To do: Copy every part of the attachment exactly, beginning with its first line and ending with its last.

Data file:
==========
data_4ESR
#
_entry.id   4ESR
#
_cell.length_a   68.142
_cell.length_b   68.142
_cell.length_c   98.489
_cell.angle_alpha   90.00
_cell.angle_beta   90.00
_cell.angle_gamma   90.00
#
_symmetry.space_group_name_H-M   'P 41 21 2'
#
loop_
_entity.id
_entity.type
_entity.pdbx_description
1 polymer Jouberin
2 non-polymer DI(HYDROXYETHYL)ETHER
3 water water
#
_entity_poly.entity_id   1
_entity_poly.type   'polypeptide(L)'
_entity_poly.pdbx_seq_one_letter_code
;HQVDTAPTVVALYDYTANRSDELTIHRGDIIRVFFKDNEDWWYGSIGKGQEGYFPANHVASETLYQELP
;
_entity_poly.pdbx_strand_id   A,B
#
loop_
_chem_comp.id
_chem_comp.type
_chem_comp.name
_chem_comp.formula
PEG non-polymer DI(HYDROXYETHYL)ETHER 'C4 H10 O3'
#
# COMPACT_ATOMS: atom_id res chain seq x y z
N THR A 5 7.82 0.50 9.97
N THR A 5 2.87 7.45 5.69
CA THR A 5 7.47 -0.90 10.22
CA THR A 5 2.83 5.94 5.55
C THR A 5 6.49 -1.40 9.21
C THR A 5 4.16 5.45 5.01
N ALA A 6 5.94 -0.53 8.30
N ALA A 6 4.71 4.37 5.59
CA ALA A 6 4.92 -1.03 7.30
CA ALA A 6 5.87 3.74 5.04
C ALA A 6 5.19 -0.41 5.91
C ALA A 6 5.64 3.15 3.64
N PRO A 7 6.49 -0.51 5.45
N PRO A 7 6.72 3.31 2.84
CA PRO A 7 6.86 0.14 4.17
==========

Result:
data_4ESR
#
_entry.id   4ESR
#
_cell.length_a   68.142
_cell.length_b   68.142
_cell.length_c   98.489
_cell.angle_alpha   90.00
_cell.angle_beta   90.00
_cell.angle_gamma   90.00
#
_symmetry.space_group_name_H-M   'P 41 21 2'
#
loop_
_entity.id
_entity.type
_entity.pdbx_description
1 polymer Jouberin
2 non-polymer DI(HYDROXYETHYL)ETHER
3 water water
#
_entity_poly.entity_id   1
_entity_poly.type   'polypeptide(L)'
_entity_poly.pdbx_seq_one_letter_code
;HQVDTAPTVVALYDYTANRSDELTIHRGDIIRVFFKDNEDWWYGSIGKGQEGYFPANHVASETLYQELP
;
_entity_poly.pdbx_strand_id   A,B
#
loop_
_chem_comp.id
_chem_comp.type
_chem_comp.name
_chem_comp.formula
PEG non-polymer DI(HYDROXYETHYL)ETHER 'C4 H10 O3'
#
# COMPACT_ATOMS: atom_id res chain seq x y z
N THR A 5 7.82 0.50 9.97
N THR A 5 2.87 7.45 5.69
CA THR A 5 7.47 -0.90 10.22
CA THR A 5 2.83 5.94 5.55
C THR A 5 6.49 -1.40 9.21
C THR A 5 4.16 5.45 5.01
N ALA A 6 5.94 -0.53 8.30
N ALA A 6 4.71 4.37 5.59
CA ALA A 6 4.92 -1.03 7.30
CA ALA A 6 5.87 3.74 5.04
C ALA A 6 5.19 -0.41 5.91
C ALA A 6 5.64 3.15 3.64
N PRO A 7 6.49 -0.51 5.45
N PRO A 7 6.72 3.31 2.84
CA PRO A 7 6.86 0.14 4.17